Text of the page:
Books &
Book Chapters

How Could This Happen and Confronting Mistakes are comprehensive discussions on error management, blending the latest thinking with state-of-the-art industry practice on how organizations can learn from mistakes.

Edgar H. Schein on How Could This Happen:

“This is a very important book for the analysis of safety, quality, and employee engagement by focusing in detail on the many explanations for why individual and organizational errors occur, how they consistently create major accidents and organizational failures, and why organizations do not learn effectively from them. The multiple perspectives of the different authors provide a variety of explanations and apply these to many important cases.”

Edgar H. Schein, Professor Emeritus, MIT Sloan School of Management, author of “Organizational Culture and Leadership”

Kathleen M. Sutcliffe on How Could This Happen:

“Stories of error after the fact inevitably are simple and straightforward. But this conception belies what everyone knows to be true. Underneath simple, linear, obvious stories of error is a more complex reality, a sorrowful reality of actions going wrong. Errors have consequences for organizations, and they have consequences for the humans involved in them. Jan Hagen’s comprehensive volume of essays by a renowned set of scholars could not be timelier or more important for enhancing our understanding of errors and their management. This book is a blessing for scholars looking for new theoretical footholds in what some think has become a moribund domain of research inquiry. And, perhaps more importantly, it is an elemental book for leaders and others trying to manage complex organizational systems.”

Kathleen M. Sutcliffe, Bloomberg Distinguished Professor of Business and Medicine, Johns Hopkins University

Amy C. Edmondson on Confronting Mistakes:

Confronting Mistakes is a remarkable book. Its gripping case studies of airline disasters will keep readers on the edge of their chairs, and its penetrating analysis is deep and sophisticated. Hagen’s writing is highly accessible and engaging and will enlighten everyone from error experts to curious readers in other industries. This book is destined to be a classic in the error field.”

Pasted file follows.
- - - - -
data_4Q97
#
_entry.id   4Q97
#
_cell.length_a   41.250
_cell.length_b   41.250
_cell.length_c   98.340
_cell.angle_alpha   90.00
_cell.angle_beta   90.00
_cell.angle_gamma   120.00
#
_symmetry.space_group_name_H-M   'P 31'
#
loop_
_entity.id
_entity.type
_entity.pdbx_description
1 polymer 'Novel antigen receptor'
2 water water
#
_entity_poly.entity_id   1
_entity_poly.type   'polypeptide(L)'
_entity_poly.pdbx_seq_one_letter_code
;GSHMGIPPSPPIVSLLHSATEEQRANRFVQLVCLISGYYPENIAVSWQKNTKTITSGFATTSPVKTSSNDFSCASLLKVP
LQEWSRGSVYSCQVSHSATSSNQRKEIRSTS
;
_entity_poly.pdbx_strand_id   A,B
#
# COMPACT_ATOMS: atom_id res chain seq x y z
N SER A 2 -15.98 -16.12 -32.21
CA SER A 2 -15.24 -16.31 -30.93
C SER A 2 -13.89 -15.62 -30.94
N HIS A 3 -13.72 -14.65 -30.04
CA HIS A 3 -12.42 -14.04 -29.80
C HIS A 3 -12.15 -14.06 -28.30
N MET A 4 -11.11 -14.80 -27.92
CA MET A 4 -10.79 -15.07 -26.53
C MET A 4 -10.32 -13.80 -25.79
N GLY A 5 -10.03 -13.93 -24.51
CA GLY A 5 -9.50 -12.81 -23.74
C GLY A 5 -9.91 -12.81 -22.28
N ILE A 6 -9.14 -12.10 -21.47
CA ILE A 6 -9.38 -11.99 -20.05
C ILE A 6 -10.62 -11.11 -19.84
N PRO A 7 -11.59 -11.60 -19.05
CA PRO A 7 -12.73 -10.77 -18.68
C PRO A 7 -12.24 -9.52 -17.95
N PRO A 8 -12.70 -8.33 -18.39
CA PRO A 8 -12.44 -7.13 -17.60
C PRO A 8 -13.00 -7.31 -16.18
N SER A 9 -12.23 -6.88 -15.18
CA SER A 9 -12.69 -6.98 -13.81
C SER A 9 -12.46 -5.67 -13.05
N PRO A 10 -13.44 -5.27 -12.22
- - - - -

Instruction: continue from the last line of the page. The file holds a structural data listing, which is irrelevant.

Amy C. Edmondson, Novartis Professor of Leadership and Management, Harvard Business School

Tony Kern on Confronting Mistakes:

“Human behavior is a complex ecosystem, but that is no excuse to wave a white flag of surrender. Hagen has done a masterful job of capturing the salient lessons from the high risk field of aviation and made them available to the world. A tip of the hat to a fellow warrior in the battle against human error and their often tragic consequences.”

Tony Kern, CEO, Convergent Performance, former B-1B command pilot and Chair of the US Air Force Human Factors Steering Group


How could this happen Jan U. Hagen (2018)
How could this happen?
Managing errors in organizations
Basingstoke: Palgrave Macmillan

Fatale Fehler Jan U. Hagen (2017)
Fatale Fehler
Oder warum Organisationen ein Fehlermanagement brauchen
2nd ed.,Heidelberg: Springer Gabler

 Confronting mistakes Jan U. Hagen (2013)
Confronting mistakes
Lessons from the aviation industry when dealing with errors
Basingstoke: Palgrave Macmillan

Book chapters

Jan U. Hagen (2020)
Leader inquiry as a method for open error communication in aviation and beyond
In “Mistakes, errors and failures across cultures: Navigating potentials”, edited by Elisabeth Vanderheiden, Claude-Hélène Mayer, 587-604. Cham: Springer Nature Switzerland.

Jan U. Hagen (2018)
Crew Resource Management revisited
In “How could this happen? Managing errors in organizations,” 1st ed., edited by Jan U. Hagen, 233–251. Basingstoke: Palgrave Macmillan.

Jan U. Hagen (2016)
In “Lexikon Qualitätsmanagement,” 2nd ed., edited by Hans-Dieter Zollondz, Michael Ketting, Raimund Pfundtner, 315–318. Munich: De Gruyter Oldenbourg.

Jan U. Hagen (2015)
When errors occur
In “Client centricity: Relationship management in banking,” edited by Jan U. Hagen, Ulrich Schürenkrämer, 73–90. Hamburg: Murmann.